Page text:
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The Voice

The Cliks’ Black Tie Elevator

Be prepared for a surprise when you put on The Cliks’ latest album Black Tie Elevator. Instead of the poppy, guitar-based alternative rock with aggressive female vocals that we heard on the Toronto band’s previous releases, Snakehouse and Dirty King, Black Tie Elevator offers a decidedly altered sound: more soulful, more retro, more… mature. It opens with “Savanna,” a lilting tune that, initially at least, brings to mind The Supremes’ “Can’t Hurry Love,” followed by a heavier reggae track called “Stop Drinking My Wine” — both are sung by a deep male voice.

After splitting with the band, trans singer and principal songwriter Lucas Silveira took some time off in 2009 to effect his F-to-M transition. During the hiatus from The Cliks, he released a solo album and went to Brooklyn to write new material. Whether it was the locale change or the personal transformation, the songs emerged with a different vibe; now he’s back with the band  in Toronto, ready to unleash it, as well as his new deeper voice and look, on the world. Traditional ’60s soul and R&B, along with Prince and the decade-hopping sonic explorations of Lenny Kravitz, are the jumping-off points for the intriguing new style, which is ably supported by producer Hill Kourkoutis with an expanded musical palette that includes horns, strings, vocal harmonies and piano.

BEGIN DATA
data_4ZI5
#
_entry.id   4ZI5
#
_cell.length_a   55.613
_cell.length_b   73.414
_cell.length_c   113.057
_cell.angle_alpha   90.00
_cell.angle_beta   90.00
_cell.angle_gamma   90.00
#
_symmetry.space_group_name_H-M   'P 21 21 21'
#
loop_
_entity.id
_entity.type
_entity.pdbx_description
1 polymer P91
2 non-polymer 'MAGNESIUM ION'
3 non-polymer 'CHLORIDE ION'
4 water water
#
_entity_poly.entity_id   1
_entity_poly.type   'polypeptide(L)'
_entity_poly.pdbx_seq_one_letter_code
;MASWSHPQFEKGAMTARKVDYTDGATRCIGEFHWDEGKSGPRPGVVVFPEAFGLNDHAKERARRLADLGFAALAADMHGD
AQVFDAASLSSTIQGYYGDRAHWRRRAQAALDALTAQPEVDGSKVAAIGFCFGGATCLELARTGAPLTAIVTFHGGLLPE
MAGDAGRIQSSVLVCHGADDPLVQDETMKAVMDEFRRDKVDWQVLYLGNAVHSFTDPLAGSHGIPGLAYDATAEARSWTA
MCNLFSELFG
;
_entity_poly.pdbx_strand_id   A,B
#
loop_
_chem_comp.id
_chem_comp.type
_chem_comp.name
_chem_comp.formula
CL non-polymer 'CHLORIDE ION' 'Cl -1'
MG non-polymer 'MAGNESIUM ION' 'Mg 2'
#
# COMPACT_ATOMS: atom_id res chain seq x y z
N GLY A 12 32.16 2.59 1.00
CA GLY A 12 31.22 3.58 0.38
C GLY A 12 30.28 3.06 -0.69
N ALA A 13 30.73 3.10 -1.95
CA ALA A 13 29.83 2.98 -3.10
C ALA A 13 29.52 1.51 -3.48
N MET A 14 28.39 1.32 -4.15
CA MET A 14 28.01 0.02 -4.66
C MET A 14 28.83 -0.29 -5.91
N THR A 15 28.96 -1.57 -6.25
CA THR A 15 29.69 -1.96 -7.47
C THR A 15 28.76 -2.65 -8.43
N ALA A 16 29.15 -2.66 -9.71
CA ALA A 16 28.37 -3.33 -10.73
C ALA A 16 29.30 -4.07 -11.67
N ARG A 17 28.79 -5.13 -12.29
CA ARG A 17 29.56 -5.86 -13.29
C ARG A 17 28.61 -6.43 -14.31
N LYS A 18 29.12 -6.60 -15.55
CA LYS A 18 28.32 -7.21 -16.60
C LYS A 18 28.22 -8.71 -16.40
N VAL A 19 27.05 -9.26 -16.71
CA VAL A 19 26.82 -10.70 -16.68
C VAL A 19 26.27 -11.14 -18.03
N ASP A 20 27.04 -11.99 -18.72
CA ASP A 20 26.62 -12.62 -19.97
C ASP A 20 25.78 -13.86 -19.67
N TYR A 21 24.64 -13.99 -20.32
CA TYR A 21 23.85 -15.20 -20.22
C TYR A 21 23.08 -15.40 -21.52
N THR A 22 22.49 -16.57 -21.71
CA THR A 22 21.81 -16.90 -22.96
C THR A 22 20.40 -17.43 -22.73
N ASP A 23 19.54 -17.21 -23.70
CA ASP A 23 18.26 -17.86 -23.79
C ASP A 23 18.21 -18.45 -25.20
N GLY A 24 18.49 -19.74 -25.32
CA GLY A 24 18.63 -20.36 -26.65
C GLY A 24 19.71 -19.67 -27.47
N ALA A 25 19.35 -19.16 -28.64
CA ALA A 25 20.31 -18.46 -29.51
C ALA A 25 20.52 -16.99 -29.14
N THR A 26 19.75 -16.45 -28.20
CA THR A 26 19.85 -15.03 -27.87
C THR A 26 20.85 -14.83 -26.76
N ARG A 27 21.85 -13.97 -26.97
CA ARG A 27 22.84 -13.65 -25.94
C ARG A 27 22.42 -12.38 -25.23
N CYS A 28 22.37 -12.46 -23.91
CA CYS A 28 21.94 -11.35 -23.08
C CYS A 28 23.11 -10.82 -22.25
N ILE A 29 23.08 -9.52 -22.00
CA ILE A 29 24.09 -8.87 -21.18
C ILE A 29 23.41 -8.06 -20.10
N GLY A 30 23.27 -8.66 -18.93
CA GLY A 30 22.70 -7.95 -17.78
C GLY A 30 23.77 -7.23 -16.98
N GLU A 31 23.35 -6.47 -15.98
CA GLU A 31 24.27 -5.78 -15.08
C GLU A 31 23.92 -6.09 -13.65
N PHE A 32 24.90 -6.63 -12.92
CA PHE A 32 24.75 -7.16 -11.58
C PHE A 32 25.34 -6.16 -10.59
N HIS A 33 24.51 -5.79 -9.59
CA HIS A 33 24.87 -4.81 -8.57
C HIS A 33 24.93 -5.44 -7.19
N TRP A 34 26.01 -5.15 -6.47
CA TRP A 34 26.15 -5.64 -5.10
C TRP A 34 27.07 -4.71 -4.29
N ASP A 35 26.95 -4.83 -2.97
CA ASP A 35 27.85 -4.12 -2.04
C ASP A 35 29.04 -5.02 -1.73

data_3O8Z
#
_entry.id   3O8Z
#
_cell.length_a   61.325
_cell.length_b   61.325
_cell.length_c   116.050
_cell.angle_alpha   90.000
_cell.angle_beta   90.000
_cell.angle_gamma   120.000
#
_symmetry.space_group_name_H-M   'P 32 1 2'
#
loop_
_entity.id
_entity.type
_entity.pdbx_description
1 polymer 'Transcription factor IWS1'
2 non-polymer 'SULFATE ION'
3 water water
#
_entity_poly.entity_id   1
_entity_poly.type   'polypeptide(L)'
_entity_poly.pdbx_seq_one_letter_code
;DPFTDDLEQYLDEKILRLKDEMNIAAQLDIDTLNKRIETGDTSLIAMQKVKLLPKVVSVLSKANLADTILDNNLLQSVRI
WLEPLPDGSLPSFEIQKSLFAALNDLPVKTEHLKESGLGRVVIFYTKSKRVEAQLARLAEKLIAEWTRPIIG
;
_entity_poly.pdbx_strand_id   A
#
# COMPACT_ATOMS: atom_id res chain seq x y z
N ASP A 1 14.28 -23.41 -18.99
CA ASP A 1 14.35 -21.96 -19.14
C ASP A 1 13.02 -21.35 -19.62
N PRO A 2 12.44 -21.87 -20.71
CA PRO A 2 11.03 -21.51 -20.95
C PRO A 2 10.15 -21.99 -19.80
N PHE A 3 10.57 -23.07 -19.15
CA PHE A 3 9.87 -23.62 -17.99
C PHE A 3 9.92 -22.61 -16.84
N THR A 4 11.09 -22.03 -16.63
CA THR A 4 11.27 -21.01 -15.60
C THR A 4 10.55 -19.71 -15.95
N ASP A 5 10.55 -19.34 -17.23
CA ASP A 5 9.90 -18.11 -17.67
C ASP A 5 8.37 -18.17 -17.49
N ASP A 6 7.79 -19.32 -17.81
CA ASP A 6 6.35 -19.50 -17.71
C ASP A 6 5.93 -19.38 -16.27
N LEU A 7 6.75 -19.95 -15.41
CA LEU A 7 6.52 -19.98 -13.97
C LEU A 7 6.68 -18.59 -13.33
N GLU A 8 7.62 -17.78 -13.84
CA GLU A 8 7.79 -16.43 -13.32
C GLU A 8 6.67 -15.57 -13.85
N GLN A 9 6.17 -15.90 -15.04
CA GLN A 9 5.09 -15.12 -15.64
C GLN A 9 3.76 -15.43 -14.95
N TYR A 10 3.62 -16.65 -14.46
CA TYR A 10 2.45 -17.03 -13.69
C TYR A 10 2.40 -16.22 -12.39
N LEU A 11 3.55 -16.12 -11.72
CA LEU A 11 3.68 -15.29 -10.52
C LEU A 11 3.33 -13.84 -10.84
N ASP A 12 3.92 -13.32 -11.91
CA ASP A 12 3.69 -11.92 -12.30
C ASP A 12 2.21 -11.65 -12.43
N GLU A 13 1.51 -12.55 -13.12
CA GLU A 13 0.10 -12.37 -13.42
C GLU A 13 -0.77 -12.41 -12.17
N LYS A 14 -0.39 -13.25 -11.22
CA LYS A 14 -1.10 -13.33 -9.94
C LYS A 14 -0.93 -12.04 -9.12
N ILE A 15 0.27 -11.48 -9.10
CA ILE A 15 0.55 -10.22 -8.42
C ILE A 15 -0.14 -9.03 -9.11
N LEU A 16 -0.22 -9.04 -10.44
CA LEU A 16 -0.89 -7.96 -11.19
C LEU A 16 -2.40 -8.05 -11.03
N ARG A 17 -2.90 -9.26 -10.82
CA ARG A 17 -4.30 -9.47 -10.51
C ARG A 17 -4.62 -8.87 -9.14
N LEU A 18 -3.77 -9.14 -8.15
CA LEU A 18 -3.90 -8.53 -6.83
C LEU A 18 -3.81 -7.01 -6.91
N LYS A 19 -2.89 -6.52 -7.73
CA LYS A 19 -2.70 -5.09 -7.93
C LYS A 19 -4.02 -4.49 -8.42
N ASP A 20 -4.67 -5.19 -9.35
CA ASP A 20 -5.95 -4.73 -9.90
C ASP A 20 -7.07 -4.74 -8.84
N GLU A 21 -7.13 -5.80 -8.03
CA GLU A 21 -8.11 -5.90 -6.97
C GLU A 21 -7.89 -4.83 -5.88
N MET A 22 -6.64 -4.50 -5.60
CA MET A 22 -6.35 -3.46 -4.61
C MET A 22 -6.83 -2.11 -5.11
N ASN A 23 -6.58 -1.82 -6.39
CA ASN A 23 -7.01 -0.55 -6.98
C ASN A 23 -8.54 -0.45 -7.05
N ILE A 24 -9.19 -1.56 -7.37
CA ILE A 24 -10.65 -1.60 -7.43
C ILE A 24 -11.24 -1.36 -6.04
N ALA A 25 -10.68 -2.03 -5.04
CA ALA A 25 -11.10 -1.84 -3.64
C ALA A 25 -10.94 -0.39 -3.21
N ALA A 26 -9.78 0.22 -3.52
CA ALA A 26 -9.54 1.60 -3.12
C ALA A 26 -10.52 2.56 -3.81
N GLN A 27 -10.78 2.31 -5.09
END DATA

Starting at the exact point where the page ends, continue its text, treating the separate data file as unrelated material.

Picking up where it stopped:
It’s an album full of odes to love and romance, even if the tone is often dark: “Walking in a Graveyard” isn’t the only track with a ghoulish atmosphere; on “Dark Passenger” Silveira asks ominously, “What if love is not a friend?” Contrasting female harmonies are provided by powerhouse singer Saidah Babah Talibah on “Gone” and by Silveira’s fiancée, Skye Chevolleau, on “4 Letter Words.” Meanwhile, on “1000 Violins,” the loveliest and catchiest tune on the album,  Silveira’s voice is placed upfront and surrounded by delicate guitar, strings and keyboards.

Silveira certainly seems to be taking pleasure in exploring his voice’s range and rich tones in songs like “Cerise,” “She Was the One” and the high-energy “No Good Do’er.” In a way, the voice seems like the key to the retro sound. But whichever came first, they’re perfectly suited to each other.


The Cliks. Releases Tue, Apr 23. thecliks.com.